A benign tumor is a non-cancerous abnormal growth of tissue that can increase in size and cause pressure in the brain. Some symptoms are headaches, seizures, and blurred vision.
The term “brain surgery” refers to various medical procedures that involve repairing structural problems in the brain. There are numerous types of brain surgery. The type used is based on the area of the brain and the condition being treated.
Cardiomyopathy is a disease of the heart muscle that makes it harder for your heart to pump blood to the rest of your body. Cardiomyopathy can lead to heart failure. Symptoms of Cardiomyopathy are shortness of breath, fainting, and palpitations.
Coma (Up to the specified severity):
A coma is a state of unconsciousness from which the patient cannot be aroused and has no control over bodily functions. It may be caused due to illness, stroke, infection, very low blood sugar or serious accident.
Creutzfeldt-Jakob disease (CJD):
It is a rare, degenerative brain disorder that leads to dementia and death. It may be present without symptoms for many years. Once the symptoms appear they may include failing memory, problems with vision, immobility, loss of speech and coma in advanced stages.
Deafness, hearing impairment, or hearing loss refers to the partial or total inability to hear sounds.
It is an inflammation of brain tissues which is caused due to infection. Symptoms might include a severe headache, nausea, vomiting, convulsions, and personality changes, problems with speech/hearing, confusion, and disorientation.
End-stage Liver Diseases (of specified severity):
It means liver failure at an advanced stage. A severely advanced liver disease resulting in cirrhosis i.e. late stage of fibrosis (scarring) of the liver caused by many forms of liver diseases and conditions.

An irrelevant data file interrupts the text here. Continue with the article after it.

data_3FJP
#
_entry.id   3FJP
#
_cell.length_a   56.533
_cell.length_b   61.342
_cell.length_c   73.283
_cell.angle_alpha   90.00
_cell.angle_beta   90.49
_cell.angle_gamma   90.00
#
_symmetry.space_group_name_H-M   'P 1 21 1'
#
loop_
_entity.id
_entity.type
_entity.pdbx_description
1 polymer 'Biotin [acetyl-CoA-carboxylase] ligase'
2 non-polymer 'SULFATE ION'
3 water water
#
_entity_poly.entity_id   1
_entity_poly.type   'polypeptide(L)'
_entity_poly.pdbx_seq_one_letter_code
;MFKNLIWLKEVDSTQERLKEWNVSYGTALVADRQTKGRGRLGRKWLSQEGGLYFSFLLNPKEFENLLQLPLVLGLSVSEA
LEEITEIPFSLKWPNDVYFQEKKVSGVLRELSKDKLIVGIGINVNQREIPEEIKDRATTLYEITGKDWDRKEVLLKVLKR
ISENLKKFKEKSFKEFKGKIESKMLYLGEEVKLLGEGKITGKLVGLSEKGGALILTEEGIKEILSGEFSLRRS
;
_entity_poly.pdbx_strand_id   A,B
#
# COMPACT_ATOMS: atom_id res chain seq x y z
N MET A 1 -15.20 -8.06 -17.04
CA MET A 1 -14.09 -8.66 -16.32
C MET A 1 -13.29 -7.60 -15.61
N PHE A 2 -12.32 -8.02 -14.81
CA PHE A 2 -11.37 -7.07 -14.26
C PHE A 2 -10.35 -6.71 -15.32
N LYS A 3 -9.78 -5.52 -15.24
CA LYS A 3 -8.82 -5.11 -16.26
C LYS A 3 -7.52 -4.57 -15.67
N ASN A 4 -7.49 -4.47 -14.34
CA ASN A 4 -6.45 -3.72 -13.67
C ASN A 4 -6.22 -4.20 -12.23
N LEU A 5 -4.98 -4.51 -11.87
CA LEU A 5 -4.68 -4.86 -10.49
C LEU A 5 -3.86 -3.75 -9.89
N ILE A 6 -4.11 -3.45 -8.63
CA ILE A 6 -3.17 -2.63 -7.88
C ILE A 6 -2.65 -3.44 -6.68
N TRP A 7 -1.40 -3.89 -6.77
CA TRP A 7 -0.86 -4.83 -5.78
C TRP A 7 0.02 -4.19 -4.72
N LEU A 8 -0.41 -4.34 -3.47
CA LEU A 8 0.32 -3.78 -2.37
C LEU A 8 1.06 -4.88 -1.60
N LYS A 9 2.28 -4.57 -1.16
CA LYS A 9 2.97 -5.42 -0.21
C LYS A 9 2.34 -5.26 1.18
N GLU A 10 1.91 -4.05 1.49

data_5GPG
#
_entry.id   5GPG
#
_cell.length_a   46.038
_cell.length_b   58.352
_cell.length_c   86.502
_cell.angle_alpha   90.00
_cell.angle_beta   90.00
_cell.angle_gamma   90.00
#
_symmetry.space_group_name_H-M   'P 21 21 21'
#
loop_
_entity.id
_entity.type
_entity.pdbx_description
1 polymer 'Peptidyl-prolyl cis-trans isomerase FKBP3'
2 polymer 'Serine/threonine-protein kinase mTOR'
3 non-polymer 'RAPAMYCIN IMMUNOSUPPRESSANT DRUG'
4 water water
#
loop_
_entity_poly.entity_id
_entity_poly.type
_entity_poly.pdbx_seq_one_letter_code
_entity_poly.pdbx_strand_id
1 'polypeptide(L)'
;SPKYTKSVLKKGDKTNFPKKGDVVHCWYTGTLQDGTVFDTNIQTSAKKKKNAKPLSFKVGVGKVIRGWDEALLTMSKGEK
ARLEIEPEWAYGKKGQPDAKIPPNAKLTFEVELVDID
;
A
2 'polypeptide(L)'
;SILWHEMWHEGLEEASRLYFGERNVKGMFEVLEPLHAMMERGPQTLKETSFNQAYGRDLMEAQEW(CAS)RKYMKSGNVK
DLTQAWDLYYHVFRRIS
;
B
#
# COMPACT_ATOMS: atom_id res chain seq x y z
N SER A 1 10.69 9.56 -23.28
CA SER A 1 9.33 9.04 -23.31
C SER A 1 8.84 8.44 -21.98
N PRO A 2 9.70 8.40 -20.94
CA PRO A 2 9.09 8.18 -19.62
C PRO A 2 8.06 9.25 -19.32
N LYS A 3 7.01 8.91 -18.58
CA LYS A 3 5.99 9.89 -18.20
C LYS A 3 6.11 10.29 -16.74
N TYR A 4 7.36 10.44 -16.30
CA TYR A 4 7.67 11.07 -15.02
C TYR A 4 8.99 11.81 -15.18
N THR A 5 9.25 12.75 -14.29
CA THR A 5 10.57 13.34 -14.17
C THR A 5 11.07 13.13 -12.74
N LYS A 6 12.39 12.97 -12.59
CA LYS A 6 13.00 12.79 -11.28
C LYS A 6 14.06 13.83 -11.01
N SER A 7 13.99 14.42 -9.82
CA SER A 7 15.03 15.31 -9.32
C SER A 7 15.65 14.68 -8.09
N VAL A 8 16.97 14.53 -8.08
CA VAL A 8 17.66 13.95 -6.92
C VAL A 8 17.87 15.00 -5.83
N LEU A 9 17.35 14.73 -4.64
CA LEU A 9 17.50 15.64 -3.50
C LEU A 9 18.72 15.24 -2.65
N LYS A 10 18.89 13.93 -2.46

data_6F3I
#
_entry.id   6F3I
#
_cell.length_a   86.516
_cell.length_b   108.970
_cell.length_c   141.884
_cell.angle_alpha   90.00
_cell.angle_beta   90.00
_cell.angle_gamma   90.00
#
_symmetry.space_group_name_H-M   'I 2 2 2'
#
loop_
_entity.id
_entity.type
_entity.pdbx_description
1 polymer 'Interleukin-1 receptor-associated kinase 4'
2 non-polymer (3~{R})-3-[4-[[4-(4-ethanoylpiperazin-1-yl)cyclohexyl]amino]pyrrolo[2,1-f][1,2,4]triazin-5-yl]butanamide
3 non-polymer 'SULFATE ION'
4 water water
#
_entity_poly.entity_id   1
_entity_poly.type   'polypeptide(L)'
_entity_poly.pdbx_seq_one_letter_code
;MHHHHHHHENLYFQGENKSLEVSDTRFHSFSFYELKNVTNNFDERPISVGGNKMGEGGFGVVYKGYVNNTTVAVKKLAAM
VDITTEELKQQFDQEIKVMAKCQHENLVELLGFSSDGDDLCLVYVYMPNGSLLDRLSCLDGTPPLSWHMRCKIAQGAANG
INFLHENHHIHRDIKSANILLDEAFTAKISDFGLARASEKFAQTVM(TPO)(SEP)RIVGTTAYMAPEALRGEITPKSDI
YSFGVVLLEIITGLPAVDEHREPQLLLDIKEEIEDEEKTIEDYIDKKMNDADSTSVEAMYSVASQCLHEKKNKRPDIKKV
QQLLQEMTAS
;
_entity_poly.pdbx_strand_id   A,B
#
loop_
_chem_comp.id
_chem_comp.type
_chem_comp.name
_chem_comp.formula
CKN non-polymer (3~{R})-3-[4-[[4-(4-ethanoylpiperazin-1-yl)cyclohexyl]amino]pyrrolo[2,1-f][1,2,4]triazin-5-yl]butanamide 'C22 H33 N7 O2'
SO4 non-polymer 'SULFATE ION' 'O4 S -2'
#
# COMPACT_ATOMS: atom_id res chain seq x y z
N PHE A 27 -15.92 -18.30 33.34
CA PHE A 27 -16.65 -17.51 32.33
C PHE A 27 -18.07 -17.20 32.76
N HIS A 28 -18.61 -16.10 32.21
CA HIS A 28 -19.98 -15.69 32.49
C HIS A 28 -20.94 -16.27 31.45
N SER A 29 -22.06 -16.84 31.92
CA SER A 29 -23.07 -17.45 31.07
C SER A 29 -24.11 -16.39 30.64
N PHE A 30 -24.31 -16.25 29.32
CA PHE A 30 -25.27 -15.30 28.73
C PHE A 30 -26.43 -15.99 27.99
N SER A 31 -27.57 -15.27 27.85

End-stage Lung Diseases:
It means advanced lung failure when breathing is severely affected and regular oxygen therapy is required.
Goodpasture Syndrome (GPS):
It is an autoimmune disease in which antibodies attack the lungs and kidneys, leading to permanent lung and kidney damage. It also leads to bleeding from the lung and kidney.
Kidney Failure Requiring Regular Dialysis:
End-stage renal diseases presenting as a chronic irreversible failure of both kidneys to function. In such situations, regular dialysis may be required to do the filtering or a transplant.
These are third-degree burns that cover at least 20% of the surface of the insured's body.
Major Head Trauma:
A physical head injury causing significant permanent functional impairment lasting for a minimum period of 3 months from the date of trauma or injury.
Motor Neuron Disease with Permanent Symptoms:
Motor neuron diseases are a group of conditions that cause the nerves in the spine and brain to lose function over time. This leads to gradual weakening and wasting of the muscles, usually starting with the arms and legs. It may cause difficulty in walking or holding objects.
Multiple System Atrophy (MSA):
It is a progressive disease of the nervous system. It may lead to permanent clinical impairment. Symptoms include - muscle weakness, swallowing difficulties, slow movement, autonomic dysfunction, postural instability, and muscle rigidity.
Open Heart Replacement or Repair of Heart Valve:
Open-heart surgery is used to repair or replace heart valves. Meaning, that a large incision is made in the chest and the heart stopped for a time so that the surgeon can replace or repair the valve(s).
it is a surgical procedure to remove a lung infected to disease or traumatic injury.
Primary Parkinsonism Disease (Parkinson's Disease):
Parkinson's disease is a condition in which part of the brain (central nervous system) progressively damages for years. The main symptoms are involuntary shaking of particular parts of the body, slow movement, stiff and inflexible muscles.
Primary Pulmonary Arterial Hypertension:
It is a type of high blood pressure that affects arteries in the lungs and the heart.
Progressive Supranuclear Palsy (PSP):
It is a brain disease that develops slowly, which progresses to seriously affect vision and movement.
Systemic Lupus Erythematosus (SLE):
Also know as 'lupus' is an inflammatory disease caused when the immune system attacks its own tissues i.e. the body creates antibodies, which work against it.
Total Loss of Speech:
The total loss of the ability to speak. It's often caused when the vocal cords need to be removed because of a tumor or a serious injury.